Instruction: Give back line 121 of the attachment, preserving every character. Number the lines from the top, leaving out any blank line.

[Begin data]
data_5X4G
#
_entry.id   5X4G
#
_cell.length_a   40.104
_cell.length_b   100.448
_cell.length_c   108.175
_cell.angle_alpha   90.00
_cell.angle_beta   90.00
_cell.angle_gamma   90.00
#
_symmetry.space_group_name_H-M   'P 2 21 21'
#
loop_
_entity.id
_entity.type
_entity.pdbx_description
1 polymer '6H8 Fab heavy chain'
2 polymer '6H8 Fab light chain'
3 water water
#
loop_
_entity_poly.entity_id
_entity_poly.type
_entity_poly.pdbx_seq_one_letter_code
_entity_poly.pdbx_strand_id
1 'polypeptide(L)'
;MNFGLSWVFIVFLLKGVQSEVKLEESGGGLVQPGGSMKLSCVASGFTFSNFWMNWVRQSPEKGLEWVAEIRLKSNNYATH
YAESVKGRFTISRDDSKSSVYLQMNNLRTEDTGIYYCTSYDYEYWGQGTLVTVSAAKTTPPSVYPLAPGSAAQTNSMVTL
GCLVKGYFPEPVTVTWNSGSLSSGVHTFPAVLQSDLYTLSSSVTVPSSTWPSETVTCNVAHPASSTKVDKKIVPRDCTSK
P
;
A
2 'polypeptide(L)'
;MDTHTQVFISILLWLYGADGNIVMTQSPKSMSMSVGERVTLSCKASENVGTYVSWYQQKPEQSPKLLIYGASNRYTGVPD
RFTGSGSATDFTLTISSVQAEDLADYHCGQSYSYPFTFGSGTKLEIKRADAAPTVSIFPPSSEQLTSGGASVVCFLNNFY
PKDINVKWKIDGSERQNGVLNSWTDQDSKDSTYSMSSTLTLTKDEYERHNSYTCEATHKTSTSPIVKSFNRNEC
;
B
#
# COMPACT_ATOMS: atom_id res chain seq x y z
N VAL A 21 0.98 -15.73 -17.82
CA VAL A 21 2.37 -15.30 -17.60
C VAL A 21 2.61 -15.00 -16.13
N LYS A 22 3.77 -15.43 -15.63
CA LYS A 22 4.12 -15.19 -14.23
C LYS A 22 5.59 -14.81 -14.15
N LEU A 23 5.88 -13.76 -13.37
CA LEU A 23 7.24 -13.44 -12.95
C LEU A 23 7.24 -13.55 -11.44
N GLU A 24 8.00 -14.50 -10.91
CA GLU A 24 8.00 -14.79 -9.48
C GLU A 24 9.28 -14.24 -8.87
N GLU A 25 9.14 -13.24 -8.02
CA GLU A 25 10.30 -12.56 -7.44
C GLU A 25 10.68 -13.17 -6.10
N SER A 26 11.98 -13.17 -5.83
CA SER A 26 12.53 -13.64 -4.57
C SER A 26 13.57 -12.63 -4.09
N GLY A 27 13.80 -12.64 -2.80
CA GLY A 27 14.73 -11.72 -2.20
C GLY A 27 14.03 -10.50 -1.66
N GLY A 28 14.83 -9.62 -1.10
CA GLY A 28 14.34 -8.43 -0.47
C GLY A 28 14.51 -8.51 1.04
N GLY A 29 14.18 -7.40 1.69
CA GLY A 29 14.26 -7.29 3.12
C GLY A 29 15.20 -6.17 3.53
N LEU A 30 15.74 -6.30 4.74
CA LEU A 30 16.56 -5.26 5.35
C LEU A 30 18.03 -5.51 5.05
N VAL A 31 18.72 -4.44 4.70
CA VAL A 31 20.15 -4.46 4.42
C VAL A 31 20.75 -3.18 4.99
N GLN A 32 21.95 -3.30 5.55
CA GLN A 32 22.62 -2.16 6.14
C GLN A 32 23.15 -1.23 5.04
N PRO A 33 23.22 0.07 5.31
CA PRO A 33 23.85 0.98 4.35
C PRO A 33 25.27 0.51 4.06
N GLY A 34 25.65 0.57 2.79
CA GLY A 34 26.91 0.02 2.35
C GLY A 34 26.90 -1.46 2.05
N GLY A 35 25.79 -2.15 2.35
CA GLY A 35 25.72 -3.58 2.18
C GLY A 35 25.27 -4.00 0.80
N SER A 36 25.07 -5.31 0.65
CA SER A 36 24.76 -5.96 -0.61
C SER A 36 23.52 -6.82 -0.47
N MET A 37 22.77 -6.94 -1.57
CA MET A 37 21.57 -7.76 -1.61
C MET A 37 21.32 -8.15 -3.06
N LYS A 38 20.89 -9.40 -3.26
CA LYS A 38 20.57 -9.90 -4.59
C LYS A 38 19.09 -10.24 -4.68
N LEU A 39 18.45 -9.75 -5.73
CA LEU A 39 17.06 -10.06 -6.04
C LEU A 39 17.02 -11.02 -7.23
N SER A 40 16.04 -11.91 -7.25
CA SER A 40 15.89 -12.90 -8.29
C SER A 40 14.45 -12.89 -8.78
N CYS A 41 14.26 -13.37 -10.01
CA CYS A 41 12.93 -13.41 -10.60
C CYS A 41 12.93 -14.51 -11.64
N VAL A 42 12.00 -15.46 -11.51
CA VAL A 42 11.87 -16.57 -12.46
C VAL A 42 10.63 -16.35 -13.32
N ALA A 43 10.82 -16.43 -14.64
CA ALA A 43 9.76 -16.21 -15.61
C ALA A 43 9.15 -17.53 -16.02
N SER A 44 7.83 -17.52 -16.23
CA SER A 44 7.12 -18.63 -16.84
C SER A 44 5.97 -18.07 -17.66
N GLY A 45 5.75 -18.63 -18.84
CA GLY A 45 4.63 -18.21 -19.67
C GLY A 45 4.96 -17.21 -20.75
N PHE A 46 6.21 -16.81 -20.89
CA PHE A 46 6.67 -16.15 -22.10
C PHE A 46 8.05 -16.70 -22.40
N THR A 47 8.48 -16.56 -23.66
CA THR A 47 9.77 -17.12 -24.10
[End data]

CA THR A 47 9.77 -17.12 -24.10